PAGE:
December 20, 2023
Working with nature is far easier than trying to work against it. When you are developing your landscape plan, Companion Planting is an excellent way to get the best for and from all your plants. When you place plants that can work together near each other, you can have fewer pest problems, healthier plants, and a garden that is much easier to maintain. Both vegetable and flower gardens can benefit from companion planting when done effectively.
What is Companion Planting?
When two or more plants are grown near each other for the benefit of one or both, they are considered to be companion plants. Many companion plantings grow naturally in the wild, as certain plants thrive when they are near each other, and by observing this, gardeners and landscapers have adapted these strategies to make their gardens at home thrive. Companion planting provides a natural balance that is easy to maintain because the plants work together, not against each other. When you incorporate companion planting into your landscape design, you can use space more efficiently and effectively.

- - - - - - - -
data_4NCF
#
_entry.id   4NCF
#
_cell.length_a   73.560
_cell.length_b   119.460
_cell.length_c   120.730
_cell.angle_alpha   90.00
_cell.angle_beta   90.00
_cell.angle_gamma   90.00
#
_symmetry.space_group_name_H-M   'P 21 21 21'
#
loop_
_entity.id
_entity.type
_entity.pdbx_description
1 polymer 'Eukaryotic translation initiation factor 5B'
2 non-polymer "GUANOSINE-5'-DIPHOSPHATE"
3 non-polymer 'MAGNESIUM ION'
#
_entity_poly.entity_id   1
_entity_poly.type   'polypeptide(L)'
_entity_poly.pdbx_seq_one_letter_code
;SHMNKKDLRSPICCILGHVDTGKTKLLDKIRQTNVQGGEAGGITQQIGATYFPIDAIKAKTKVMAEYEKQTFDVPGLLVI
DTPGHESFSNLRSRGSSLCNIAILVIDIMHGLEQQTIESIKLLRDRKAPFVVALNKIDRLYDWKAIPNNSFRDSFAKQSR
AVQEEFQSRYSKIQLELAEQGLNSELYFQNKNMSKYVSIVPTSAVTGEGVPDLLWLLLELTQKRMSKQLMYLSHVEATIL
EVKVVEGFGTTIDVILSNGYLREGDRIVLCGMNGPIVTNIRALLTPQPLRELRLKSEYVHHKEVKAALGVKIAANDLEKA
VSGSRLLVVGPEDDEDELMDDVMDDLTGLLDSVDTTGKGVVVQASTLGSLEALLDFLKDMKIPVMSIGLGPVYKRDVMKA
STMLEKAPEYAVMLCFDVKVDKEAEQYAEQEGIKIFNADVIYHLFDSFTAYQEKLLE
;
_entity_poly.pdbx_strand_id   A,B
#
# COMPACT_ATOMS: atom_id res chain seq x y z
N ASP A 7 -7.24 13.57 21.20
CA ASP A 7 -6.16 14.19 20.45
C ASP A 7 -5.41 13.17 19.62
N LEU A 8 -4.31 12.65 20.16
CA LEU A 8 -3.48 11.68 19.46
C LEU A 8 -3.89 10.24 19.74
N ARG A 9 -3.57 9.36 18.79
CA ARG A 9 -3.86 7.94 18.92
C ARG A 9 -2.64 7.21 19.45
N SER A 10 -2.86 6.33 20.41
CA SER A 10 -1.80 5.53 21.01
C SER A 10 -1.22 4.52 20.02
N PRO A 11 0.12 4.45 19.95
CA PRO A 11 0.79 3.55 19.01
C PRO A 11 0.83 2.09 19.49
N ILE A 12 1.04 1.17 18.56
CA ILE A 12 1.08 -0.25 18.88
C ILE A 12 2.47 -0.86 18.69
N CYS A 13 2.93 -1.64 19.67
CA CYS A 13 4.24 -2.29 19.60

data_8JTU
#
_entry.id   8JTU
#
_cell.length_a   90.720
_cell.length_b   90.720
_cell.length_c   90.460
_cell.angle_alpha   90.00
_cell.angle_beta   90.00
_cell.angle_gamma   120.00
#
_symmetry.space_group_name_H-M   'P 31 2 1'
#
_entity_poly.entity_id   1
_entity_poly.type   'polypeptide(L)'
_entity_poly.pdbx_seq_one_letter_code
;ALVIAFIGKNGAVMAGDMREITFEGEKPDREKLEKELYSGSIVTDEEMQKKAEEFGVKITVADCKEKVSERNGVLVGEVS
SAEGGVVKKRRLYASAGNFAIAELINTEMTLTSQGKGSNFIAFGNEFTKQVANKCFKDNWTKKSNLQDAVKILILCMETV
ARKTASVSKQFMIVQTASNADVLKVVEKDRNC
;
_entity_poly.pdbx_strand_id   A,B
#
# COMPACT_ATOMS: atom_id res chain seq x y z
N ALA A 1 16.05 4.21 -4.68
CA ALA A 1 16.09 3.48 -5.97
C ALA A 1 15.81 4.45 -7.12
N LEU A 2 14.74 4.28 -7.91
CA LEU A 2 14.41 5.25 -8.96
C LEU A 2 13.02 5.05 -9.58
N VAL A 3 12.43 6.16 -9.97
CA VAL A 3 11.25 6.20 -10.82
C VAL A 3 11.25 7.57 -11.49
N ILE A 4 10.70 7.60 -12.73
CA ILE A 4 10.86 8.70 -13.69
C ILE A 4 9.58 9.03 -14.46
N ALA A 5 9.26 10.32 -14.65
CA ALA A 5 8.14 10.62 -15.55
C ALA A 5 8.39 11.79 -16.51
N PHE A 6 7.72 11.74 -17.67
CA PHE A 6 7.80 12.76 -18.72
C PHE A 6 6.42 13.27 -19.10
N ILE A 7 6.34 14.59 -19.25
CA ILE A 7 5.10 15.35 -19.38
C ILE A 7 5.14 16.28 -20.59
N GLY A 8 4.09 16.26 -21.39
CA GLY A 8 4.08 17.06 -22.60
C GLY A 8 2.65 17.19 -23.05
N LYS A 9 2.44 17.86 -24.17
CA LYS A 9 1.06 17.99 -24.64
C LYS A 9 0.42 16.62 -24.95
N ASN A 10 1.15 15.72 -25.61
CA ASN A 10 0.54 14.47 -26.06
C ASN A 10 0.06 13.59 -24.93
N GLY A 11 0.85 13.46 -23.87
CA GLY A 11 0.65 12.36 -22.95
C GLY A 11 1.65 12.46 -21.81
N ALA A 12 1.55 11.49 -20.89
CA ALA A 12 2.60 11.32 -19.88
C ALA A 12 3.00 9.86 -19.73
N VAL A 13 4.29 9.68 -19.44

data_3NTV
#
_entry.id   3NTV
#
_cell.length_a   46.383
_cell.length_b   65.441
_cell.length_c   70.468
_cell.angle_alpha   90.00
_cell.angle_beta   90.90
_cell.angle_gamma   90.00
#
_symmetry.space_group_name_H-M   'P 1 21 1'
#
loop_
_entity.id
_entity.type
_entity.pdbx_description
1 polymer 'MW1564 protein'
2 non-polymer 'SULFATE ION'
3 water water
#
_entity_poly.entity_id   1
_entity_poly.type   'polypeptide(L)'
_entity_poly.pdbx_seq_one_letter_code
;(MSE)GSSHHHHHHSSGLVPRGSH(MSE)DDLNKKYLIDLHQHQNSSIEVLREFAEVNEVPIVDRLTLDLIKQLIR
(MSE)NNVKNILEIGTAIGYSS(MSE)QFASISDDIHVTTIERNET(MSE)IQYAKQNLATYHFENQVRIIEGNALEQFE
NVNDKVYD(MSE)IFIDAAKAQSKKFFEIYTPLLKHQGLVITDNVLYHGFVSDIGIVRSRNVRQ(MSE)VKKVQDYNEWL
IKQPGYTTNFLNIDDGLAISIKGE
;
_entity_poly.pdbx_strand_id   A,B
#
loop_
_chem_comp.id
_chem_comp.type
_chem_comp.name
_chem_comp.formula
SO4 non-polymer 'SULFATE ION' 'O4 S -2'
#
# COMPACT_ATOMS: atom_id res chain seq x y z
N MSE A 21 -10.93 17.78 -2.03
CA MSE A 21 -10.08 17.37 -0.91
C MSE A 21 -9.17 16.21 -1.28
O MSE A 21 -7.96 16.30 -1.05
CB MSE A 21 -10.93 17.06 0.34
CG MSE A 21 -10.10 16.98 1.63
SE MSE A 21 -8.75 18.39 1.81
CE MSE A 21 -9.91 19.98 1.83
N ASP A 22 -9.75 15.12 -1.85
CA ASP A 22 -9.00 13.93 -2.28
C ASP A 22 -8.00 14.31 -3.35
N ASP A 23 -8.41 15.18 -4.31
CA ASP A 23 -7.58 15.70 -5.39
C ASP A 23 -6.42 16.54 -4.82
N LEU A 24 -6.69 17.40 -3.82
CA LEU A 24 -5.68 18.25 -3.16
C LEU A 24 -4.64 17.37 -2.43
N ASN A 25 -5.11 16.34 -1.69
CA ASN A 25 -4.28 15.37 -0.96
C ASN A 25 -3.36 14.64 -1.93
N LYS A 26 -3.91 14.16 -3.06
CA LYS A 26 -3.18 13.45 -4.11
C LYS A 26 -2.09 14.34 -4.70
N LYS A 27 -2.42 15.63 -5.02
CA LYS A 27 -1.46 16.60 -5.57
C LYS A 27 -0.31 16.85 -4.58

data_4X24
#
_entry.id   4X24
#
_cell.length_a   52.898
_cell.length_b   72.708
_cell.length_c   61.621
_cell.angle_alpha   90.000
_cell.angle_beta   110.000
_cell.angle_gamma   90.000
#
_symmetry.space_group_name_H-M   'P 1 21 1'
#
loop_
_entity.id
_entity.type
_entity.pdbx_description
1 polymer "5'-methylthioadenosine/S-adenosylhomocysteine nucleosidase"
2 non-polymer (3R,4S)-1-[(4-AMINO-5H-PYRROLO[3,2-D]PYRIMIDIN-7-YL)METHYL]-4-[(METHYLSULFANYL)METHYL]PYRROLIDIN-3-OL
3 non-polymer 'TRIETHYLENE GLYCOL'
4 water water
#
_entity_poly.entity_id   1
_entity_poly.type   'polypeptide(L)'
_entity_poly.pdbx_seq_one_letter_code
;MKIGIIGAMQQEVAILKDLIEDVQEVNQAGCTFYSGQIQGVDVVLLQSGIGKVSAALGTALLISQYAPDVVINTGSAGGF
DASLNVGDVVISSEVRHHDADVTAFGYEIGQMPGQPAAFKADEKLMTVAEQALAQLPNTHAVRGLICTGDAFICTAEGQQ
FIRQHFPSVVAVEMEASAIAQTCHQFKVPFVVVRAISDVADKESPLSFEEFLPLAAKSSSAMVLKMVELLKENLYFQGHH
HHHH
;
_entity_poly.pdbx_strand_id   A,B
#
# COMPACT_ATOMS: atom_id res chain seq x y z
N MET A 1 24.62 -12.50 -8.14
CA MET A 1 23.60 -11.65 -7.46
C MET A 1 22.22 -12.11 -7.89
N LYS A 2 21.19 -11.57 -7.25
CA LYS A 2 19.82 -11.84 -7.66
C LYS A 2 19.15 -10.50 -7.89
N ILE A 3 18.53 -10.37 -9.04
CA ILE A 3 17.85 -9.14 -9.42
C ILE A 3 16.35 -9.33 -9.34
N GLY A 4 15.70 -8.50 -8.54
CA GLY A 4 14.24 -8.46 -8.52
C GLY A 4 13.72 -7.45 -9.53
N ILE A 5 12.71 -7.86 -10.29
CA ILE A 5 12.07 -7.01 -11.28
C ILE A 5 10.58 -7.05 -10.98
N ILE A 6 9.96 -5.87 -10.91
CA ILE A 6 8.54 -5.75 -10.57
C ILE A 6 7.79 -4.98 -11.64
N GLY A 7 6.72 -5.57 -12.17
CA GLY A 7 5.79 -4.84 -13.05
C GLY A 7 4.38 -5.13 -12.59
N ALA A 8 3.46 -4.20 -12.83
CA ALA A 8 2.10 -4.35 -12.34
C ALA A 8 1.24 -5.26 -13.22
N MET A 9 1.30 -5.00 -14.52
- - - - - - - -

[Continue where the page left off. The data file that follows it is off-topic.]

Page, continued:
Why is Companion Planting Effective?
There are many benefits to companion planting. Plants with the same requirements for sun, soil type, moisture, and nutrients will often naturally grow together, creating a relationship that is efficient and beneficial for all. Many master gardeners have learned about the most effective companion plantings simply by observing how plants behave in nature. When plants thrive together in the wild, they will likely do well together in a cultivated garden. Fighting against nature is one of the most frustrating things an amateur gardener or landscaper will do, so leaning into the natural order of things will make for a happier landscaping experience.